An adviser to Russian President Vladimir Putin denied floating an anti-Semitic conspiracy theory, saying an op-ed he wrote was interpreted incorrectly.
Reports about Sergei Glazyev’s op-ed said he had suggested that Volodymyr Zelensky, the newly elected president of Ukraine, who is Jewish, is planning to replace ethnic Russians with Jews from Israel.
The reports on the op-ed, which was published Monday in the Zavtra news website, prompted an Israeli Foreign Ministry spokesperson to call the op-ed “conspiratorial and anti-Semitic.”
But Glazyev on Wednesday rejected the accusation, saying he was the victim of a politically motivated misreading and that his op-ed did not mention Jews.
In the op-ed, Glazyev wrote that Zelensky, along with President Donald Trump and “the far-right forces in Israel,” could orchestrate “a massive move” in which the Russian population in eastern Ukraine would be cleared out and replaced “by the inhabitants of the Promised Land tired of the permanent war in the Middle East.”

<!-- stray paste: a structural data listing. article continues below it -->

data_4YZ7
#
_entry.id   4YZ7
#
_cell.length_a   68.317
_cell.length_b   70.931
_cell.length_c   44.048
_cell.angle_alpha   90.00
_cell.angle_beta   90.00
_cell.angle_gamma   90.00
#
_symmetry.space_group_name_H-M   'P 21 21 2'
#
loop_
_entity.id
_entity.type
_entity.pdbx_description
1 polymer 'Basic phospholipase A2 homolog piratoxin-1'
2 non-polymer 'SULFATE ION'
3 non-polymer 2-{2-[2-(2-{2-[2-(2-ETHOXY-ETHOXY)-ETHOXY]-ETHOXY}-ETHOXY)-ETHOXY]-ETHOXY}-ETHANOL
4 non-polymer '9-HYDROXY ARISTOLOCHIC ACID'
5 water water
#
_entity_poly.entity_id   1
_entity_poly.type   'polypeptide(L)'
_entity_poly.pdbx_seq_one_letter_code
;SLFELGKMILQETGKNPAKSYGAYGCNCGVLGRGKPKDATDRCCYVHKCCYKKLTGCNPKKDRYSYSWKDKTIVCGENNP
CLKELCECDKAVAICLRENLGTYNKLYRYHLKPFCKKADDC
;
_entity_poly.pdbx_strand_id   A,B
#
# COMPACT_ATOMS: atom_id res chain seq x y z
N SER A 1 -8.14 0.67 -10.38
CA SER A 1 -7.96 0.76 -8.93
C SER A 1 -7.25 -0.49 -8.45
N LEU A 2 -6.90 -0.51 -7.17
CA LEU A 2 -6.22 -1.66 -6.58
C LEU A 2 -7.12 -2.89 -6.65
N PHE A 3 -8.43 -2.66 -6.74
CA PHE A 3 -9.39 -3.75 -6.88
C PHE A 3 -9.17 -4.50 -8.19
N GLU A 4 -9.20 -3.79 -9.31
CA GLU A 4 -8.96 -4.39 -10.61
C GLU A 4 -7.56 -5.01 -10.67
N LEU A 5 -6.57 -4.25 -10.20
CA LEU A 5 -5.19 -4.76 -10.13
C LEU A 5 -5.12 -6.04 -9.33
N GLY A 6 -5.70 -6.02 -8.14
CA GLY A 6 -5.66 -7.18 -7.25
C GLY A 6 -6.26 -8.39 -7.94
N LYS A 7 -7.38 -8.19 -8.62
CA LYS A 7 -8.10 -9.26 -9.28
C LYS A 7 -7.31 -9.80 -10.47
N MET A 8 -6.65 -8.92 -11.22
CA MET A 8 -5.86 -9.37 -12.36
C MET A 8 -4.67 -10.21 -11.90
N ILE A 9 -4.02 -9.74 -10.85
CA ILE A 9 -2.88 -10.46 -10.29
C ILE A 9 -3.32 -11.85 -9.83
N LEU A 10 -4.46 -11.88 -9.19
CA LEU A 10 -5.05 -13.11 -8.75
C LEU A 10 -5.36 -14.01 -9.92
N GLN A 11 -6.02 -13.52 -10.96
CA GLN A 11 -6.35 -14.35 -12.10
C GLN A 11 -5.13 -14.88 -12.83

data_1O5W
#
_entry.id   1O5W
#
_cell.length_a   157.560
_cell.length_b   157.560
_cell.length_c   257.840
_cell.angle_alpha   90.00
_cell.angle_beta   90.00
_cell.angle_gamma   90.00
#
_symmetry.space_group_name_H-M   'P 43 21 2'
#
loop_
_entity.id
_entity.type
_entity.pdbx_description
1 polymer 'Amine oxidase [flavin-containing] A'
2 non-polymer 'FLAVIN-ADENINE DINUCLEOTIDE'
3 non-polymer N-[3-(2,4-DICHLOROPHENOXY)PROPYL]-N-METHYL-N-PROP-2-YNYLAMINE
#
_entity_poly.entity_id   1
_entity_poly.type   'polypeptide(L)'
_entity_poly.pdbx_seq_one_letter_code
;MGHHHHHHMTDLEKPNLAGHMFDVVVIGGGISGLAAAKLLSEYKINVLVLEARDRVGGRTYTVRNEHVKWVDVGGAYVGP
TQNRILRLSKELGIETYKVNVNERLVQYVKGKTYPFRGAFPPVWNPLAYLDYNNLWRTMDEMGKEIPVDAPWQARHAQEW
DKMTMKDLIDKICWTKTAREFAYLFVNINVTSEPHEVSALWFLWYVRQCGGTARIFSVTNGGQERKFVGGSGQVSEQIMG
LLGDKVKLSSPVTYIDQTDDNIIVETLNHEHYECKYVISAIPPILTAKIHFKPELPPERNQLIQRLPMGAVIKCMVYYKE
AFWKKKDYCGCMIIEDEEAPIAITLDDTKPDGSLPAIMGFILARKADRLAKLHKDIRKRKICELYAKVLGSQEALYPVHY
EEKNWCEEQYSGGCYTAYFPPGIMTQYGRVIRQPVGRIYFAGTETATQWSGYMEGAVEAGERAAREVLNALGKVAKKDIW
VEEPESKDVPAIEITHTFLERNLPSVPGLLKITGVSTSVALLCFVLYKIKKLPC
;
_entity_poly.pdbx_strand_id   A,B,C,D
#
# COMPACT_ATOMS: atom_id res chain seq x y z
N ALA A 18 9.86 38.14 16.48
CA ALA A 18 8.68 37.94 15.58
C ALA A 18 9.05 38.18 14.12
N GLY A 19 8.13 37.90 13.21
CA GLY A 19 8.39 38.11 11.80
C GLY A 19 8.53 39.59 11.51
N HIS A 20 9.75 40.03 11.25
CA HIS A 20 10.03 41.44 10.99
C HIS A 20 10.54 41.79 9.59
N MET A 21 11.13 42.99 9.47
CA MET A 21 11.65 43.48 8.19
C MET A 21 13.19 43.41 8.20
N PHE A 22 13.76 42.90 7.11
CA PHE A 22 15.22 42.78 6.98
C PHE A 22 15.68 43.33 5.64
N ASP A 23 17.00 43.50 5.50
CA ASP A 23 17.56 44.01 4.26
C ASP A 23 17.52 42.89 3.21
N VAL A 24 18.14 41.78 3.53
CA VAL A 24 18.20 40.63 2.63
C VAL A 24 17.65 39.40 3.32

Some of Galyev’s supporters, including at Zavtra, suggested that he was referring to Palestinians. Israel’s far right has often spoken of “transferring” Palestinians out of the West Bank and Gaza, but usually to Arab countries.
Moscow supports an insurgency among ethnic Russians in eastern Ukraine and seized control of Crimea from Ukraine in 2014. Last month, Putin offered Russian passports to residents of eastern Ukraine. Trump has hesitated to criticize publicly Russian moves in the region, although his administration has supplied anti-tank missiles to Kiev, criticize Russia’s blockade of Ukrainian waters and criticize Moscow’s harassment of the Ukrainian Orthodox Church.